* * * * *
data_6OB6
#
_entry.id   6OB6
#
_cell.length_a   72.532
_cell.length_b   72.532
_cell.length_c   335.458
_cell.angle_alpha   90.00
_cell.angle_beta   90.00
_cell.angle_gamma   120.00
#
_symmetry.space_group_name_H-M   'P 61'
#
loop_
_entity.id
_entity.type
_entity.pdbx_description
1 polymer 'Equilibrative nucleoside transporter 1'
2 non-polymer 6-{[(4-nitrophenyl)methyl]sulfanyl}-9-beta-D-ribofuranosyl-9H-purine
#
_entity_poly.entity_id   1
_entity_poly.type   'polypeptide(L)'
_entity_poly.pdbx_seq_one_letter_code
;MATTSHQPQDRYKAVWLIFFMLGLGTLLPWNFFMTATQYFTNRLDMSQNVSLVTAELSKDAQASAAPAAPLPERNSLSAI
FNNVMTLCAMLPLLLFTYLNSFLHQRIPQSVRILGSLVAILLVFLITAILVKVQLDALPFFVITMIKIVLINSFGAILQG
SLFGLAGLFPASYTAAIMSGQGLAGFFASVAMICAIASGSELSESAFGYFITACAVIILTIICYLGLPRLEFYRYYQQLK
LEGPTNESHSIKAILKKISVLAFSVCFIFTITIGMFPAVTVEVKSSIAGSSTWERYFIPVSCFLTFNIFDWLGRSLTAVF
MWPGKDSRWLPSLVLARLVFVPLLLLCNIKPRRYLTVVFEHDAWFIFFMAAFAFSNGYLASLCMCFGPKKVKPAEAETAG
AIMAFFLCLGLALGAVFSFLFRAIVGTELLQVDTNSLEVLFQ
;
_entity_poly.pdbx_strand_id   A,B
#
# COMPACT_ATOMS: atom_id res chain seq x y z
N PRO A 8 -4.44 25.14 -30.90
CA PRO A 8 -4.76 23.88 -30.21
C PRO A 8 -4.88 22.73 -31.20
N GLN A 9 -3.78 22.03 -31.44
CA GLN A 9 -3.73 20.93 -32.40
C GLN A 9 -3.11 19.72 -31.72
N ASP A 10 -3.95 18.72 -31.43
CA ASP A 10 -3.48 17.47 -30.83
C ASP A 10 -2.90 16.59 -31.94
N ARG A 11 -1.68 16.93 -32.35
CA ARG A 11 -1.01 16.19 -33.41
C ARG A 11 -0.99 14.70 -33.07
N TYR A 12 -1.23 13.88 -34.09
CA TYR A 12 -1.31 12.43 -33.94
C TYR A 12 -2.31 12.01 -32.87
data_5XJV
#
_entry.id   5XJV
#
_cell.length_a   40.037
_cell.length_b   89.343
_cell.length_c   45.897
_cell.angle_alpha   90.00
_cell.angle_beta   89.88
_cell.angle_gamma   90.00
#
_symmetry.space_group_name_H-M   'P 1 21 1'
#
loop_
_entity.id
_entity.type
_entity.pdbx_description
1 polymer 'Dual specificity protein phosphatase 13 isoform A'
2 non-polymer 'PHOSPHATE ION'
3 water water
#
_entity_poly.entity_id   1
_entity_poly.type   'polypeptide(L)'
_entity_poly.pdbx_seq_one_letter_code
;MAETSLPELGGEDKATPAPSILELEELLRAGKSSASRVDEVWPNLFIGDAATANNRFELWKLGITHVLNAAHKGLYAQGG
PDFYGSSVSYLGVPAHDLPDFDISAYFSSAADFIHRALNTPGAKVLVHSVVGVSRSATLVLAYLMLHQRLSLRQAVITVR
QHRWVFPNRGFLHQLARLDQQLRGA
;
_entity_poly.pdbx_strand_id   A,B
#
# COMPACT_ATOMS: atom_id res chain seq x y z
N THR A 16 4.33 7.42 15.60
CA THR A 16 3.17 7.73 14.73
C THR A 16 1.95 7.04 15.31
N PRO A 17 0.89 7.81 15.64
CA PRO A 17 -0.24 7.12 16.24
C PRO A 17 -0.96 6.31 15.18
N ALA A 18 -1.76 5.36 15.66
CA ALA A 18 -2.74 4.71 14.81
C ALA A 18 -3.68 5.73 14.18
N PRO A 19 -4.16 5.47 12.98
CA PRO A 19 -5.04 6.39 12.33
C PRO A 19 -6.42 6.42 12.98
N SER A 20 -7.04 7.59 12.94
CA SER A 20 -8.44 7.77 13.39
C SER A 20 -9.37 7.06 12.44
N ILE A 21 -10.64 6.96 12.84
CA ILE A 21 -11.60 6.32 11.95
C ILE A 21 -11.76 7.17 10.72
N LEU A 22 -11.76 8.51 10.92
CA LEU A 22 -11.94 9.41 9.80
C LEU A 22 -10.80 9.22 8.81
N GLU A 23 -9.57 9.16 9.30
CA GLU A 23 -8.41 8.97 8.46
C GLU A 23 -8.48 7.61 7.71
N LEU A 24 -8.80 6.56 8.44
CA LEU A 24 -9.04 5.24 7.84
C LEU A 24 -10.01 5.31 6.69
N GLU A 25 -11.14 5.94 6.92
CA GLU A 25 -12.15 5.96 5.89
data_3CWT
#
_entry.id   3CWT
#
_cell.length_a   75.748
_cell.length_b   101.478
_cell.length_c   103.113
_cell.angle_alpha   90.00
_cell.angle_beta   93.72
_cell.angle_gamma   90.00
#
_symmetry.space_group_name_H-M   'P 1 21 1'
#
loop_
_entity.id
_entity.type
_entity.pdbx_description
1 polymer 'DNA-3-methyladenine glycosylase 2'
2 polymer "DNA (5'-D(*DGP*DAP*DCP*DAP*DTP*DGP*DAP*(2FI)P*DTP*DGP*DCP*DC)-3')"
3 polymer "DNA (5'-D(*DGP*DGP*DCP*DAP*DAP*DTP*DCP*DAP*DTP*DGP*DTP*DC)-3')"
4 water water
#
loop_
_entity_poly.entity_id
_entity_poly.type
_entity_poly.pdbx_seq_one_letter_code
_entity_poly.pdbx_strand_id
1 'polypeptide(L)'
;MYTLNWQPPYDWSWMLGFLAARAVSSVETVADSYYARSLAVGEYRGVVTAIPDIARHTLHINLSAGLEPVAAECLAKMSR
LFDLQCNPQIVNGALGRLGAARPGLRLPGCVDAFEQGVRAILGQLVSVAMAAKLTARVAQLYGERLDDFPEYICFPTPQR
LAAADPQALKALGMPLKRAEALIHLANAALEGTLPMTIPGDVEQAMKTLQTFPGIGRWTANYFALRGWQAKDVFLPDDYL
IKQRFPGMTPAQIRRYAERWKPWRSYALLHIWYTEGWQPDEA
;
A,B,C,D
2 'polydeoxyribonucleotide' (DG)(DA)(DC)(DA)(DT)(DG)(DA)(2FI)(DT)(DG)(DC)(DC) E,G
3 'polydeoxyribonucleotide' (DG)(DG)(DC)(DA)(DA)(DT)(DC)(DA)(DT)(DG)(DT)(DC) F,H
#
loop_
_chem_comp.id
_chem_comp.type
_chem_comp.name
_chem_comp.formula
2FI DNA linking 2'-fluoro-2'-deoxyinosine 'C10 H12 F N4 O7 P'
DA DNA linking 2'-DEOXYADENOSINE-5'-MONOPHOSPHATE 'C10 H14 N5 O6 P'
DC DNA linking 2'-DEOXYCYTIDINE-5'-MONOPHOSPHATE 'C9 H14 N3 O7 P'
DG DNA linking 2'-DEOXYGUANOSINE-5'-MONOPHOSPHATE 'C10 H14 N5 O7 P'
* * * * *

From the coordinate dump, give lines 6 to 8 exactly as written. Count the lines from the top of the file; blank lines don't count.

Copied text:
_cell.length_b   72.532
_cell.length_c   335.458
_cell.angle_alpha   90.00